updated 4/6/2004 8:03:59 AM ET 2004-04-06T12:03:59

China made a major ruling Tuesday on how Hong Kong chooses its leaders, saying the territory must submit proposed political reforms to Beijing for approval. Hong Kong activists immediately decried the decision.

The Chinese government’s National People’s Congress issued the ruling in an interpretation of the Basic Law, Hong Kong’s mini-constitution.

Tsang Hin-chi, a Hong Kong delegate to the NPC, said the ruling also left open the possibility of a direct election in 2007 and allowed the current system to stay unchanged.

“If the system needs to be changed, it can be changed. But it can also stay the same,” Tsang said in remarks carried widely on Hong Kong television and radio. He called the ruling “very mild, very clear.”

“I hope people don’t oppose it blindly,” said Tsang, who is a member of the NPC’s decision-making standing committee, its top legislative panel.

The committee’s vote effectively ties the hands of the Hong Kong government by allowing only Beijing to initiate reforms — control that pro-democracy activists have vehemently lobbied against.

“This is like having to ask a robber if you can use your own money,” said Law Yuk-kai, director of the Hong Kong Human Rights Monitor, a non-governmental organization. “The Hong Kong people have been robbed of their rights.”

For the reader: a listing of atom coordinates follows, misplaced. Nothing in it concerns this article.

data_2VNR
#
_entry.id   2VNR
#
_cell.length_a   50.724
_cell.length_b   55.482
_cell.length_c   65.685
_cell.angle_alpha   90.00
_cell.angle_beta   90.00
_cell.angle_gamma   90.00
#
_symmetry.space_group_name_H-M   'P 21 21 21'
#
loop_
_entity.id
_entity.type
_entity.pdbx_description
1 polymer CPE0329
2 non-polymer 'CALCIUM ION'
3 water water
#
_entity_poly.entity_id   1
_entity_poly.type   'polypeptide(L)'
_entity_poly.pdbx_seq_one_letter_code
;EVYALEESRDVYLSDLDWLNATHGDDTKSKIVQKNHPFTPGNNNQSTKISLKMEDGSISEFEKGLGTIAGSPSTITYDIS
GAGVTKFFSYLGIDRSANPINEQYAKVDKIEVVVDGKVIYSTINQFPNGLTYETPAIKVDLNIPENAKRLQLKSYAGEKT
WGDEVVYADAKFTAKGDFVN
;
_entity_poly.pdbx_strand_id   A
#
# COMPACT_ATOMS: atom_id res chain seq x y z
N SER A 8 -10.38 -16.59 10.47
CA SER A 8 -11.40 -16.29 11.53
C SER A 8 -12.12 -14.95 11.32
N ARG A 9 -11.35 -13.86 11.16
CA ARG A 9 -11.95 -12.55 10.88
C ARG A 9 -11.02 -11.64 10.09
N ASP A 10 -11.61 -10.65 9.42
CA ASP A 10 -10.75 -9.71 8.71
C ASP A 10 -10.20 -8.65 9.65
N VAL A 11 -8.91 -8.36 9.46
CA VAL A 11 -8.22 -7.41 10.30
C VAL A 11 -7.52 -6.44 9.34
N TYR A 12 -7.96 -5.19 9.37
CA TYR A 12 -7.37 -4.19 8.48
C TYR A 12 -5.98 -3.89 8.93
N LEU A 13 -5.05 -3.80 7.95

A woman who answered the telephone at the NPC press office said discussions were under way but refused to give details. The Hong Kong and Macau Affairs Office in Beijing said it was “unclear” about the ruling.

NPC to vote on 'interpretations'
The NPC, in a surprise announcement March 26, said it would rule on the future of Hong Kong’s elections by voting on “interpretations” of the territory’s mini-constitution.

The legislature and government media haven’t elaborated on what the interpretations say but have touted them as necessary for the political well-being of the island and its people.

The mini-constitution, called the Basic Law, was written by the mainland when Hong Kong was returned from Britain’s administration in 1997. It sets out full democracy in the territory as an eventual goal but gives no timetable.

Many in Hong Kong see the NPC vote as an attempt to stifle the territory, which enjoys Western-style civil liberties typically denied in the mainland.

Opposition lawmaker James To called the decision “illegal” because it amounted to an amendment to the Basic Law — without proper procedures.

The law states electoral reform must be approved by Hong Kong’s legislature and leader, then the mainland’s legislature, To said.

He predicted a massive backlash, saying that “it will definitely intensify the tension between Hong Kong and the central government.”

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